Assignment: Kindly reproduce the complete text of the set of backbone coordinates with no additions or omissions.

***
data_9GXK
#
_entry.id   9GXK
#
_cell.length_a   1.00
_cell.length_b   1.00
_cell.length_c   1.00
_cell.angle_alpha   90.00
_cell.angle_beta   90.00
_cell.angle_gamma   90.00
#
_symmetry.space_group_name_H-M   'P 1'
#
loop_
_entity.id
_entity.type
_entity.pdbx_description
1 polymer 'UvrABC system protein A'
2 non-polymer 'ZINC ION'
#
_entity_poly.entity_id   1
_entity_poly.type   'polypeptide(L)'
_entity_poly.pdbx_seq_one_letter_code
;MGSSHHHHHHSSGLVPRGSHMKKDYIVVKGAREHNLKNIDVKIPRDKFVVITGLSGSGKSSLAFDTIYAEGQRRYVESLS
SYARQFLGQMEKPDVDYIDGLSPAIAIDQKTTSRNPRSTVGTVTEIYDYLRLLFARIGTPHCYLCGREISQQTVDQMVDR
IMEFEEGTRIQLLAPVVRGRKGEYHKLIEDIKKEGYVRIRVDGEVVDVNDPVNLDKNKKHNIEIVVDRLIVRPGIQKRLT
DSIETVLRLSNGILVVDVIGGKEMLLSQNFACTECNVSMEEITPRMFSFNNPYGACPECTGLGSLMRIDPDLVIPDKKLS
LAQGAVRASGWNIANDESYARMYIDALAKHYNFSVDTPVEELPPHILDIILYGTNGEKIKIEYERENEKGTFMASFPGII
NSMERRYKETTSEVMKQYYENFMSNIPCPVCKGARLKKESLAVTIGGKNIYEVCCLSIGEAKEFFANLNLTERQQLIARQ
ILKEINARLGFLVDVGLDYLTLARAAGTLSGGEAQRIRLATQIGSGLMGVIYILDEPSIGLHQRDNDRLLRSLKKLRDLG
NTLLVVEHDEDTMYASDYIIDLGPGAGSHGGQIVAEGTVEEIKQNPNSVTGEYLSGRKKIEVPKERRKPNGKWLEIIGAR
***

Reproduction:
data_9GXK
#
_entry.id   9GXK
#
_cell.length_a   1.00
_cell.length_b   1.00
_cell.length_c   1.00
_cell.angle_alpha   90.00
_cell.angle_beta   90.00
_cell.angle_gamma   90.00
#
_symmetry.space_group_name_H-M   'P 1'
#
loop_
_entity.id
_entity.type
_entity.pdbx_description
1 polymer 'UvrABC system protein A'
2 non-polymer 'ZINC ION'
#
_entity_poly.entity_id   1
_entity_poly.type   'polypeptide(L)'
_entity_poly.pdbx_seq_one_letter_code
;MGSSHHHHHHSSGLVPRGSHMKKDYIVVKGAREHNLKNIDVKIPRDKFVVITGLSGSGKSSLAFDTIYAEGQRRYVESLS
SYARQFLGQMEKPDVDYIDGLSPAIAIDQKTTSRNPRSTVGTVTEIYDYLRLLFARIGTPHCYLCGREISQQTVDQMVDR
IMEFEEGTRIQLLAPVVRGRKGEYHKLIEDIKKEGYVRIRVDGEVVDVNDPVNLDKNKKHNIEIVVDRLIVRPGIQKRLT
DSIETVLRLSNGILVVDVIGGKEMLLSQNFACTECNVSMEEITPRMFSFNNPYGACPECTGLGSLMRIDPDLVIPDKKLS
LAQGAVRASGWNIANDESYARMYIDALAKHYNFSVDTPVEELPPHILDIILYGTNGEKIKIEYERENEKGTFMASFPGII
NSMERRYKETTSEVMKQYYENFMSNIPCPVCKGARLKKESLAVTIGGKNIYEVCCLSIGEAKEFFANLNLTERQQLIARQ
ILKEINARLGFLVDVGLDYLTLARAAGTLSGGEAQRIRLATQIGSGLMGVIYILDEPSIGLHQRDNDRLLRSLKKLRDLG
NTLLVVEHDEDTMYASDYIIDLGPGAGSHGGQIVAEGTVEEIKQNPNSVTGEYLSGRKKIEVPKERRKPNGKWLEIIGAR